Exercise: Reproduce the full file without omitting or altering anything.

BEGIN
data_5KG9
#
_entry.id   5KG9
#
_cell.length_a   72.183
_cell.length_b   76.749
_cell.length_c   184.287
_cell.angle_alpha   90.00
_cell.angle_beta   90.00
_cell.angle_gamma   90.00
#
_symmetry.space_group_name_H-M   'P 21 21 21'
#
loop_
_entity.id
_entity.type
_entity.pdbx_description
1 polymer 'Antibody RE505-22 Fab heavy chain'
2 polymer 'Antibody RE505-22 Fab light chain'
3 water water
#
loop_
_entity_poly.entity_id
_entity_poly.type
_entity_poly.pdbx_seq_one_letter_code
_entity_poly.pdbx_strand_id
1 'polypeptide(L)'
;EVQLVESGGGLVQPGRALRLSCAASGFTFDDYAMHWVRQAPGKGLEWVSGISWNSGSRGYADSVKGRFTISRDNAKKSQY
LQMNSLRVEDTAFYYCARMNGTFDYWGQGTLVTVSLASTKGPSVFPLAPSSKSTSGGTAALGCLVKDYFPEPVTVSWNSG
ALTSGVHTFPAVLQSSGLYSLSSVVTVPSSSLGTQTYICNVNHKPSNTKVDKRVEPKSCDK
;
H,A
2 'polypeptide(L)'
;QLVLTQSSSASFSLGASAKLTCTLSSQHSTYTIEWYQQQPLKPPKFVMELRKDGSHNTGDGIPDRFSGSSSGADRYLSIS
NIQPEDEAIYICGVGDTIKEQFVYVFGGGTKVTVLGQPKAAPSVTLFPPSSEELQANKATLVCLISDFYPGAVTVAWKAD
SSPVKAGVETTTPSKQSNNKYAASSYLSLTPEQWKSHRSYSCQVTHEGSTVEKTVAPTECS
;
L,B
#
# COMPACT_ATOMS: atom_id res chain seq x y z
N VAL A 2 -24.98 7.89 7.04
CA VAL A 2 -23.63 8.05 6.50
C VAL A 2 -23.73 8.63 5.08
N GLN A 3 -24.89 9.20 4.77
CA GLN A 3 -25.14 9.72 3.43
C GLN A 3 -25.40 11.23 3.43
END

data_5KG9
#
_entry.id   5KG9
#
_cell.length_a   72.183
_cell.length_b   76.749
_cell.length_c   184.287
_cell.angle_alpha   90.00
_cell.angle_beta   90.00
_cell.angle_gamma   90.00
#
_symmetry.space_group_name_H-M   'P 21 21 21'
#
loop_
_entity.id
_entity.type
_entity.pdbx_description
1 polymer 'Antibody RE505-22 Fab heavy chain'
2 polymer 'Antibody RE505-22 Fab light chain'
3 water water
#
loop_
_entity_poly.entity_id
_entity_poly.type
_entity_poly.pdbx_seq_one_letter_code
_entity_poly.pdbx_strand_id
1 'polypeptide(L)'
;EVQLVESGGGLVQPGRALRLSCAASGFTFDDYAMHWVRQAPGKGLEWVSGISWNSGSRGYADSVKGRFTISRDNAKKSQY
LQMNSLRVEDTAFYYCARMNGTFDYWGQGTLVTVSLASTKGPSVFPLAPSSKSTSGGTAALGCLVKDYFPEPVTVSWNSG
ALTSGVHTFPAVLQSSGLYSLSSVVTVPSSSLGTQTYICNVNHKPSNTKVDKRVEPKSCDK
;
H,A
2 'polypeptide(L)'
;QLVLTQSSSASFSLGASAKLTCTLSSQHSTYTIEWYQQQPLKPPKFVMELRKDGSHNTGDGIPDRFSGSSSGADRYLSIS
NIQPEDEAIYICGVGDTIKEQFVYVFGGGTKVTVLGQPKAAPSVTLFPPSSEELQANKATLVCLISDFYPGAVTVAWKAD
SSPVKAGVETTTPSKQSNNKYAASSYLSLTPEQWKSHRSYSCQVTHEGSTVEKTVAPTECS
;
L,B
#
# COMPACT_ATOMS: atom_id res chain seq x y z
N VAL A 2 -24.98 7.89 7.04
CA VAL A 2 -23.63 8.05 6.50
C VAL A 2 -23.73 8.63 5.08
N GLN A 3 -24.89 9.20 4.77
CA GLN A 3 -25.14 9.72 3.43
C GLN A 3 -25.40 11.23 3.43